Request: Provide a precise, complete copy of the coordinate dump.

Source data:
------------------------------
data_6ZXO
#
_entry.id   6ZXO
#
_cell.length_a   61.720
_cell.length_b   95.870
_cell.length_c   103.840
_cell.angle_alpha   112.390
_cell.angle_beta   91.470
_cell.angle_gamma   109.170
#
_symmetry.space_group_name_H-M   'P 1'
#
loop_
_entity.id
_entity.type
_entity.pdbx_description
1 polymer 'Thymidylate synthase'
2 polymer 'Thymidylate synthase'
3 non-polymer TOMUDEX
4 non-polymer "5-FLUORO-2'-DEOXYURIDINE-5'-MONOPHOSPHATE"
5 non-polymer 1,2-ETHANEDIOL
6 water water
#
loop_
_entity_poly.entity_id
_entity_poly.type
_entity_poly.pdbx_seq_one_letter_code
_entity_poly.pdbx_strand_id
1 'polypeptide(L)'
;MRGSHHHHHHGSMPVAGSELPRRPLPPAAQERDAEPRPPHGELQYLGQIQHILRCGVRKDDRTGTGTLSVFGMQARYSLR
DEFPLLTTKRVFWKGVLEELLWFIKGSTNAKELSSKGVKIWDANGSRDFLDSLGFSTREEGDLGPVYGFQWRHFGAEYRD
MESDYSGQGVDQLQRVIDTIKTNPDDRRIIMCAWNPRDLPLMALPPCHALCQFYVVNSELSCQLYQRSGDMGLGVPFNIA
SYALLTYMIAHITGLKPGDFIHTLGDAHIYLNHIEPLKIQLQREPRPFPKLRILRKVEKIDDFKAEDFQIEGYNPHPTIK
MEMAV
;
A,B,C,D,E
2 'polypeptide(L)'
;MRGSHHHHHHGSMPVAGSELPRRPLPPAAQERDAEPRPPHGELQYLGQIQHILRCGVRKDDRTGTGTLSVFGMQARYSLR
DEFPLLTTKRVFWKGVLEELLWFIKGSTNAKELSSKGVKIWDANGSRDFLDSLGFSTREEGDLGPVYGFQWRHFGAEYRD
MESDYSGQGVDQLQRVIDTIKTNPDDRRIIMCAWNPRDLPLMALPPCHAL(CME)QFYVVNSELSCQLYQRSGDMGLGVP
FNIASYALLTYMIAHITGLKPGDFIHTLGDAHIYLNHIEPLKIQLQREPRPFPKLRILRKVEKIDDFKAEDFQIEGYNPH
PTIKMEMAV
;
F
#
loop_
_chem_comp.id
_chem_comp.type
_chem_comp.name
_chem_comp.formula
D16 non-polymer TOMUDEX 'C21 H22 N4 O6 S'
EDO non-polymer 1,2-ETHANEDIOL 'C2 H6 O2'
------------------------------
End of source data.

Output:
data_6ZXO
#
_entry.id   6ZXO
#
_cell.length_a   61.720
_cell.length_b   95.870
_cell.length_c   103.840
_cell.angle_alpha   112.390
_cell.angle_beta   91.470
_cell.angle_gamma   109.170
#
_symmetry.space_group_name_H-M   'P 1'
#
loop_
_entity.id
_entity.type
_entity.pdbx_description
1 polymer 'Thymidylate synthase'
2 polymer 'Thymidylate synthase'
3 non-polymer TOMUDEX
4 non-polymer "5-FLUORO-2'-DEOXYURIDINE-5'-MONOPHOSPHATE"
5 non-polymer 1,2-ETHANEDIOL
6 water water
#
loop_
_entity_poly.entity_id
_entity_poly.type
_entity_poly.pdbx_seq_one_letter_code
_entity_poly.pdbx_strand_id
1 'polypeptide(L)'
;MRGSHHHHHHGSMPVAGSELPRRPLPPAAQERDAEPRPPHGELQYLGQIQHILRCGVRKDDRTGTGTLSVFGMQARYSLR
DEFPLLTTKRVFWKGVLEELLWFIKGSTNAKELSSKGVKIWDANGSRDFLDSLGFSTREEGDLGPVYGFQWRHFGAEYRD
MESDYSGQGVDQLQRVIDTIKTNPDDRRIIMCAWNPRDLPLMALPPCHALCQFYVVNSELSCQLYQRSGDMGLGVPFNIA
SYALLTYMIAHITGLKPGDFIHTLGDAHIYLNHIEPLKIQLQREPRPFPKLRILRKVEKIDDFKAEDFQIEGYNPHPTIK
MEMAV
;
A,B,C,D,E
2 'polypeptide(L)'
;MRGSHHHHHHGSMPVAGSELPRRPLPPAAQERDAEPRPPHGELQYLGQIQHILRCGVRKDDRTGTGTLSVFGMQARYSLR
DEFPLLTTKRVFWKGVLEELLWFIKGSTNAKELSSKGVKIWDANGSRDFLDSLGFSTREEGDLGPVYGFQWRHFGAEYRD
MESDYSGQGVDQLQRVIDTIKTNPDDRRIIMCAWNPRDLPLMALPPCHAL(CME)QFYVVNSELSCQLYQRSGDMGLGVP
FNIASYALLTYMIAHITGLKPGDFIHTLGDAHIYLNHIEPLKIQLQREPRPFPKLRILRKVEKIDDFKAEDFQIEGYNPH
PTIKMEMAV
;
F
#
loop_
_chem_comp.id
_chem_comp.type
_chem_comp.name
_chem_comp.formula
D16 non-polymer TOMUDEX 'C21 H22 N4 O6 S'
EDO non-polymer 1,2-ETHANEDIOL 'C2 H6 O2'